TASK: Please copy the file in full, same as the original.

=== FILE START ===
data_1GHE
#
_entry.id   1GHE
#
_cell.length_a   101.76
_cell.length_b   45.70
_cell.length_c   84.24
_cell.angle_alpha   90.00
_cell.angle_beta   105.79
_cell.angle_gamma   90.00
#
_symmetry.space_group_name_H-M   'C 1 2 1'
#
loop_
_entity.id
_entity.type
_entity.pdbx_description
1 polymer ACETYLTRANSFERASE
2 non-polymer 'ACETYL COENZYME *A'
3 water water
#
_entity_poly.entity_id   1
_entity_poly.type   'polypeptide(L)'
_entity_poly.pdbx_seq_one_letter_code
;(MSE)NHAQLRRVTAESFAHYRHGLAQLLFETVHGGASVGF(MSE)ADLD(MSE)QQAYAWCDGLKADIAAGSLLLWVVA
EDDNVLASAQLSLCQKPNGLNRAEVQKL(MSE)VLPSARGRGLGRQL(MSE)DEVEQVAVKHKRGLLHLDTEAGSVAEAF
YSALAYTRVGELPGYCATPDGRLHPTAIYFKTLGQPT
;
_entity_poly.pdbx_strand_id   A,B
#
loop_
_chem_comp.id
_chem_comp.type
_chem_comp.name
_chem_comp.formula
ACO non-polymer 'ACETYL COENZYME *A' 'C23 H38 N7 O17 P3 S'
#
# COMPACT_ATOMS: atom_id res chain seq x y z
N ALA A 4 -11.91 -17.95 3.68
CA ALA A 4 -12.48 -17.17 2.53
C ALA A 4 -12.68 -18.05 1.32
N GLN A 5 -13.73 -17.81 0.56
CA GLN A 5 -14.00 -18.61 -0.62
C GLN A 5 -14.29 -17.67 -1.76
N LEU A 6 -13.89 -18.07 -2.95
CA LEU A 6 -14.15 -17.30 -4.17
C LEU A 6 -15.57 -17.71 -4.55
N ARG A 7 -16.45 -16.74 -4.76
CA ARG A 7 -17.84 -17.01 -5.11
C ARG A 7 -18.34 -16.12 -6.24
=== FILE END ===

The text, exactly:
data_1GHE
#
_entry.id   1GHE
#
_cell.length_a   101.76
_cell.length_b   45.70
_cell.length_c   84.24
_cell.angle_alpha   90.00
_cell.angle_beta   105.79
_cell.angle_gamma   90.00
#
_symmetry.space_group_name_H-M   'C 1 2 1'
#
loop_
_entity.id
_entity.type
_entity.pdbx_description
1 polymer ACETYLTRANSFERASE
2 non-polymer 'ACETYL COENZYME *A'
3 water water
#
_entity_poly.entity_id   1
_entity_poly.type   'polypeptide(L)'
_entity_poly.pdbx_seq_one_letter_code
;(MSE)NHAQLRRVTAESFAHYRHGLAQLLFETVHGGASVGF(MSE)ADLD(MSE)QQAYAWCDGLKADIAAGSLLLWVVA
EDDNVLASAQLSLCQKPNGLNRAEVQKL(MSE)VLPSARGRGLGRQL(MSE)DEVEQVAVKHKRGLLHLDTEAGSVAEAF
YSALAYTRVGELPGYCATPDGRLHPTAIYFKTLGQPT
;
_entity_poly.pdbx_strand_id   A,B
#
loop_
_chem_comp.id
_chem_comp.type
_chem_comp.name
_chem_comp.formula
ACO non-polymer 'ACETYL COENZYME *A' 'C23 H38 N7 O17 P3 S'
#
# COMPACT_ATOMS: atom_id res chain seq x y z
N ALA A 4 -11.91 -17.95 3.68
CA ALA A 4 -12.48 -17.17 2.53
C ALA A 4 -12.68 -18.05 1.32
N GLN A 5 -13.73 -17.81 0.56
CA GLN A 5 -14.00 -18.61 -0.62
C GLN A 5 -14.29 -17.67 -1.76
N LEU A 6 -13.89 -18.07 -2.95
CA LEU A 6 -14.15 -17.30 -4.17
C LEU A 6 -15.57 -17.71 -4.55
N ARG A 7 -16.45 -16.74 -4.76
CA ARG A 7 -17.84 -17.01 -5.11
C ARG A 7 -18.34 -16.12 -6.24